that we were able to increase funding for UNIFEM and the UNIFEM Trust Fund to a total of $5 million.
I want to point out a few specific concerns, however, I have with the bill. First, it provides no funding to the Global Environmental Facility, GEF. The GEF is the largest single funder of projects to improve the global environment, and every dollar invested by the U.S. in the GEF leverages $14 from other sources.
I do understand why the chairman has proposed this cut. The GEF has dragged its feet in implementing a performance-based allocation system. And while I agree with the chairman's desire to send a message that we are serious about reform, I do believe cutting funding is not the right way to accomplish this. I hope we will have the opportunity to restore funding to the GEF as this bill moves to the Senate and through conference.
I am also concerned that the bill places no conditionality whatsoever on U.S. military assistance to Indonesia and international military education and training for Guatemala. For the first time since Indonesian military-backed militias laid waste to East Timor in the wake of its August 1999 independence referendum, we will provide FMF to Indonesia free of any conditions. And despite the Guatemalan government's noncompliance with military reform stipulated in the Peace Accords, we have removed
IMET restrictions on that country as well.
I regret that we were not able to fully fund the President's request for [Page: H5284]
refugees and peacekeeping. The reduced allocation simply made it impossible. I am pleased that we were able to provide additional funding
as part of the fiscal year 2005 supplemental, and I am optimistic we can increase funding for these accounts in conference.
Let me also say that even though this bill provides no funding for Iraq reconstruction, I take seriously the role this committee plays in exercising oversight over this effort. Reports of wasted money and poor accounting for taxpayer funds are certainly alarming. Congress, and particularly this subcommittee, has a responsibility to ensure that these funds are used properly and efficiently, and the chairman and I will continue to make this a priority.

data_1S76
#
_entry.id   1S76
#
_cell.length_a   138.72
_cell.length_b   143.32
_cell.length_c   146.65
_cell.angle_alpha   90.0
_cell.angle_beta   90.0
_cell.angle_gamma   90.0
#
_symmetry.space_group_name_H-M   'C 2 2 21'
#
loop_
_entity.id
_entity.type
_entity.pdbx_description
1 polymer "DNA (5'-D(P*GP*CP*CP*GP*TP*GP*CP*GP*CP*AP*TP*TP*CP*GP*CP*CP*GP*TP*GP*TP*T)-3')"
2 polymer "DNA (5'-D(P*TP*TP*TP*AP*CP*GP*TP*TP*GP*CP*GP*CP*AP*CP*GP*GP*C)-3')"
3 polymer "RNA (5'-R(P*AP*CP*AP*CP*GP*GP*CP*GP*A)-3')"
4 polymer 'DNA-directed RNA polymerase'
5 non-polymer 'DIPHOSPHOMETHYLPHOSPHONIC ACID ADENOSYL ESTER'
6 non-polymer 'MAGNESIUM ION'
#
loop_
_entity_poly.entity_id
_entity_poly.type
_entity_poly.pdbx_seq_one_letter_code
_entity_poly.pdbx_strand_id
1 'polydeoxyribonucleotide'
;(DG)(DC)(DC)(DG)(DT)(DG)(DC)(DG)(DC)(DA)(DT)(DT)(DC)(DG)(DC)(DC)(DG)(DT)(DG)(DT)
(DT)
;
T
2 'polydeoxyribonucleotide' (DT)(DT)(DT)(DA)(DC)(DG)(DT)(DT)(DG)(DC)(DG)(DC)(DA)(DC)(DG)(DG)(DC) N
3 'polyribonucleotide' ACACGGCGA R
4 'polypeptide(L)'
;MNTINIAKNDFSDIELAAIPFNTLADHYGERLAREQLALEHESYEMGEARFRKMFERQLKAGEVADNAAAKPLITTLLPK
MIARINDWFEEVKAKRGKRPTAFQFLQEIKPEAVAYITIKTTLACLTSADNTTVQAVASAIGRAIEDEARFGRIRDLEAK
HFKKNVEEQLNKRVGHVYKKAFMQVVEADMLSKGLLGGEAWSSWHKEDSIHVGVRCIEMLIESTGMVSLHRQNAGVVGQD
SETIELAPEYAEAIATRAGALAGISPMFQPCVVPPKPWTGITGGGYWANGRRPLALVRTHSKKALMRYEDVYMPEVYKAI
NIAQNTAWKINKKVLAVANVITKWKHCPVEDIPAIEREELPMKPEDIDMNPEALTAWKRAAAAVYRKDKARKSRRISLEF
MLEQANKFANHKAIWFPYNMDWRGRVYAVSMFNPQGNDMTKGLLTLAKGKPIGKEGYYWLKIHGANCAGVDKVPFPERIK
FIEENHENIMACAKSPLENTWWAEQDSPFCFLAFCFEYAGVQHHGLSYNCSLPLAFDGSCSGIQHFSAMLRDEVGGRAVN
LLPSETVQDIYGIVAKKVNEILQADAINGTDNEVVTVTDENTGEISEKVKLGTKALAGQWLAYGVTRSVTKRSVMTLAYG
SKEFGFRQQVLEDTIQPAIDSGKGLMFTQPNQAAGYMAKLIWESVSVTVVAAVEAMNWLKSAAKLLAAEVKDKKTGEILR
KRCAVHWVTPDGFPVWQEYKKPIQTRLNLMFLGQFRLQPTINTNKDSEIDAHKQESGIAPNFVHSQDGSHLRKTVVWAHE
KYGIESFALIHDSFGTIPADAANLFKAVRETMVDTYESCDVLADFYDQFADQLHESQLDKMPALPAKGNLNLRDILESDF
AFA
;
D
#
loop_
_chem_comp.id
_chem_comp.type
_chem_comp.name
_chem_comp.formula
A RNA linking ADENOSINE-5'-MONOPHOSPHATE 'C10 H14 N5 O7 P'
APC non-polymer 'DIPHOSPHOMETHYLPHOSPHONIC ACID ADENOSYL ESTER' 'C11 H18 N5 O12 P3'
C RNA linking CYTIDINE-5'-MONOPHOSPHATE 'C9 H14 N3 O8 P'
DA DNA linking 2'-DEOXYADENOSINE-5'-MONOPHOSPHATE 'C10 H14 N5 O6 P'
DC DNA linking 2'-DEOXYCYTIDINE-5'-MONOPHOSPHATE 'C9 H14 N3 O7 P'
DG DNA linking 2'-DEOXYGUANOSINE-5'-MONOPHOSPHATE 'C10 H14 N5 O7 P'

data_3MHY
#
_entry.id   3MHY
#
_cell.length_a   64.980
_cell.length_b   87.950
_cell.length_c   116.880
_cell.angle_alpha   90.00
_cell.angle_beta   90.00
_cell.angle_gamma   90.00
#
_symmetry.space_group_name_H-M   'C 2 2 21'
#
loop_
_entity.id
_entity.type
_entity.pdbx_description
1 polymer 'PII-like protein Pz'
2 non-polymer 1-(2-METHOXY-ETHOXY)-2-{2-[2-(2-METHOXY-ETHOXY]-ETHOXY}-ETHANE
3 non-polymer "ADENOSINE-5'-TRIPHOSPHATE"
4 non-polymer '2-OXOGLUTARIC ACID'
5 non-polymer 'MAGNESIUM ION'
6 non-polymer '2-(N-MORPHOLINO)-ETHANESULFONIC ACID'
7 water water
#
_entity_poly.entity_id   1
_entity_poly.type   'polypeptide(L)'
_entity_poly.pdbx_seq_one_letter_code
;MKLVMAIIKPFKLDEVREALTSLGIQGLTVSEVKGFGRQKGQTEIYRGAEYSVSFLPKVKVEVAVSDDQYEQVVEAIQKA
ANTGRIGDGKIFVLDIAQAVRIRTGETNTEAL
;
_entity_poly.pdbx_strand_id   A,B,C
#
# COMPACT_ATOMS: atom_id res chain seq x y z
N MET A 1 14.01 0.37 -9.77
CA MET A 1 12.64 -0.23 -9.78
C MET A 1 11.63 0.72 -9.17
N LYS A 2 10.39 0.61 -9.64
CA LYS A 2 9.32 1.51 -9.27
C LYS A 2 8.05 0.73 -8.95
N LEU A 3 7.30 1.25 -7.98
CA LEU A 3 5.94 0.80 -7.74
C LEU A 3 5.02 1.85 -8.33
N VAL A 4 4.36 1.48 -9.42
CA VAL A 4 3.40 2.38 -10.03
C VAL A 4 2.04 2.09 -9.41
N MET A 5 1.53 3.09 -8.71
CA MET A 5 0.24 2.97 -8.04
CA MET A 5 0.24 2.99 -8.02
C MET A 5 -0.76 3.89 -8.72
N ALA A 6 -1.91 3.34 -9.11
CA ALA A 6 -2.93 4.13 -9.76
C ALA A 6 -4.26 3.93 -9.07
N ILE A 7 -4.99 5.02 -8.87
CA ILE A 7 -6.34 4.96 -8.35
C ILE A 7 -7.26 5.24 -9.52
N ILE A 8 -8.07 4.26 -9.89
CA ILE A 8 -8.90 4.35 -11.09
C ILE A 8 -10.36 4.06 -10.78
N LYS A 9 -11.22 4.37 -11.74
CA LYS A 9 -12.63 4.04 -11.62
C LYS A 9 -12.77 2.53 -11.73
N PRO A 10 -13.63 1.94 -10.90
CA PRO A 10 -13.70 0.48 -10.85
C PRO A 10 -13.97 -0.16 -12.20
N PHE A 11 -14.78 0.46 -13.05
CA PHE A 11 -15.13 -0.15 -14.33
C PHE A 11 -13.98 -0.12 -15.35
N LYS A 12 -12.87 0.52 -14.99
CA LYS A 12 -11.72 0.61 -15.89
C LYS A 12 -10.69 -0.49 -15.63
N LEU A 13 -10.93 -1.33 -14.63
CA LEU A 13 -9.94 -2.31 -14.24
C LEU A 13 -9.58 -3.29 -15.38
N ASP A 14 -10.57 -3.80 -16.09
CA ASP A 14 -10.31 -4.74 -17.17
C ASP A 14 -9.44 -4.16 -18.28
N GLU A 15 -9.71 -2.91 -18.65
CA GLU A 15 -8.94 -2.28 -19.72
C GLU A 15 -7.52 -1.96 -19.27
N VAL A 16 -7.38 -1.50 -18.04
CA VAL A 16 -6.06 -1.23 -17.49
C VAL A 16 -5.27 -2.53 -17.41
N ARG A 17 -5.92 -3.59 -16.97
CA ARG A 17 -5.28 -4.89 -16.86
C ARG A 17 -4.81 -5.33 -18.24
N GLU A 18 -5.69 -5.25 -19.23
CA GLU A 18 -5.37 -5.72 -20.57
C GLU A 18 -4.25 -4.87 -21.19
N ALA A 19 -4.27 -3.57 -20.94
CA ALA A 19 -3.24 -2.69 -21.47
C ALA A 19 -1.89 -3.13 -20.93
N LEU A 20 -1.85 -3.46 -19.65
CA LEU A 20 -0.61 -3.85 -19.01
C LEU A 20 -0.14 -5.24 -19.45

Finally, I would like to point out that the Senate's allocation for foreign operations is a full $1.6 billion above the House. It is my hope that this allocation will enable us to significantly increase funding for a number of critical priorities in the final conference measure.
I want to thank the chairman once again for being such a good partner in the process. I particularly want to thank him and wish him a very happy birthday from all of us. With few exceptions, I believe we have put together a good bill within the context of our difficult allocation.
I appreciate the gentleman's help and the work of the staff, Nisha, Betsy, Alice, Rodney, Rob, Lori, Sean, and Beth, in bringing this bill to the floor and I urge my colleagues to support it.
Mr. Chairman, I reserve the balance of my time.